How obnoxious would it be if, because I am white, I wrote my whole blog like this?

Or even worst, because I’m an Eastern-European Jew, how about this?

Horrible. I quickly shimmied away from the creepy Nazi stuff and had an amazing lunch and then we went to visit the big church in the middle of town. Cricket asked me later in the week how many museums I had gone to and I said, “None.” He was puzzled and asked what I was doing. I said, “Going to churches.” He said, “Why?” and I said, “Because that’s where they keep the art here.” I went to about seven churches/cathedrals in six days. Here’s the Tongeren church.

We got to the church around 12:30 where… the local nuns were hosting a cocktail party in the aisles. At 12:30 on a Sunday.

I turned to The Moomins and said quietly, “Is everyone in the village getting drunk on nun wine in the middle of the day? Aren’t they supposed to be praying or something?” Call me old-fashioned, but I think Brides of Christ should be tending to the poor or teaching children to read, not getting tipsy and jocular at noon in a House of God, in front of a giant wooden sculpture of Jesus on the cross bleeding.

I took a bunch more pictures of the church (very lovely) and The Moomins and I wandered around the city looking at old ruins. It used to be a Roman garrison and there are still bits of wall left over from when there were Gauls and Huns, marauding hordes, all that good stuff.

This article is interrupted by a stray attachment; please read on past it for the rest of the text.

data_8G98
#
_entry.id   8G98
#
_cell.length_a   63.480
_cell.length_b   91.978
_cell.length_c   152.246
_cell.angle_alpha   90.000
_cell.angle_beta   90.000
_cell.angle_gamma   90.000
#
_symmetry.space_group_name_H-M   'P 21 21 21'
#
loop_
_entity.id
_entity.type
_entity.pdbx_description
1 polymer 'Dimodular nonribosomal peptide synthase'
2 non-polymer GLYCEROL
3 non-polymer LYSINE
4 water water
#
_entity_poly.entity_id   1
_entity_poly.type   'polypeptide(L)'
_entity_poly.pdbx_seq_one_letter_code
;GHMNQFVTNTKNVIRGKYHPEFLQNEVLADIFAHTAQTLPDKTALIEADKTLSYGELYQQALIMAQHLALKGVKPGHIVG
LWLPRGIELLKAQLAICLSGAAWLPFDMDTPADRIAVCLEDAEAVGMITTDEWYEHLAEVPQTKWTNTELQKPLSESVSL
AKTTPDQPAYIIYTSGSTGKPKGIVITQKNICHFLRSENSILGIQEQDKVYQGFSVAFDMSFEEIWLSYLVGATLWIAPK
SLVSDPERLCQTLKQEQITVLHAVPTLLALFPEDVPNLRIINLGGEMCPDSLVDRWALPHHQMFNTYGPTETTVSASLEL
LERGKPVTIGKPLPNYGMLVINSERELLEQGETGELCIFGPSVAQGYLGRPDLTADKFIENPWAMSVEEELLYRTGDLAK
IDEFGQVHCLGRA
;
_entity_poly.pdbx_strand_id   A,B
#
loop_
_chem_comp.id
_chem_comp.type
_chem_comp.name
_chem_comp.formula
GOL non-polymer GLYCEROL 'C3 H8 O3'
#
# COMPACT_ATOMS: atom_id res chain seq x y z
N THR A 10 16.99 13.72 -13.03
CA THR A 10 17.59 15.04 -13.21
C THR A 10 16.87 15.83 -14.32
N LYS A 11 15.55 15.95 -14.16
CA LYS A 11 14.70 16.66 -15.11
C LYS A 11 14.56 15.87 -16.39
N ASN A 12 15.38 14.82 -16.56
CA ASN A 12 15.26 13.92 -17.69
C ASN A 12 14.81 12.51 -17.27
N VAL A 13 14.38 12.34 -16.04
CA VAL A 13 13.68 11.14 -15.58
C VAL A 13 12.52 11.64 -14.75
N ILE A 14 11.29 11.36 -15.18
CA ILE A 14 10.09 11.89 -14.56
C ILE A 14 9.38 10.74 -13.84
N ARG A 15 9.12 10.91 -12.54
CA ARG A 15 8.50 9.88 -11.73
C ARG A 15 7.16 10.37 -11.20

Speaking of Huns, in one of their squares they have a giant statue of a Hun and he looks exactly like Thor, with the winged helmet and an axe instead of a hammer. The base had boar’s heads and spears all around, it was terrific.

In another square, however, there was another statue and I could not believe my eyes when I saw it. Could not. It was, and I’m not making any of this up, a fountain slash bronze sculpture of three whores, two of whom are arguing and one who is WASHING HER NO-NO PLACE AND YOU CAN SEE HER LABIA OH MY GOD WHAT IS WRONG WITH YOU PEOPLE.

Are there no rules in your country? Is everyone just perpetually drunk and in blackface, proudly displaying their Third Reich trinkets while doing genital ablutions in the town square??? Seriously, Europe, get it together.

Not to imply that Tongeren wasn’t lovely. It was. For example, outside the church was a small metal model of the church with braille so blind people could figure out the layout. That is super-thoughtful.

And the local pastry shop was exquisite. The Moomins and I stood in front of the window and almost wept at the beauty of the baked goods.

And everyone was really nice at the antiques market. Really gracious and pleasant. So please don’t get the wrong idea. As I said at the beginning, I think I have become extremely politically correct against my best intentions, so when I encounter things like this, it throws me a bit.

Coming up next: Brussels and some Antwerp.

2 Responses to “Belgium for Thanksgiving 2012, Part 1.”

  1. Kate says:

    “For example, outside the church was a small metal model of the church with braille so blind people could figure out the layout.” Of course, you are assuming that’s what the braille says. Perhaps it reads: “Join our nuns daily at noon to get drunk and blackface, proud displaying your Third Reich trinkets and then do genital ablutions in the town square.”

  2. Rothbeastie says:

    This, this my friend, is why I love you.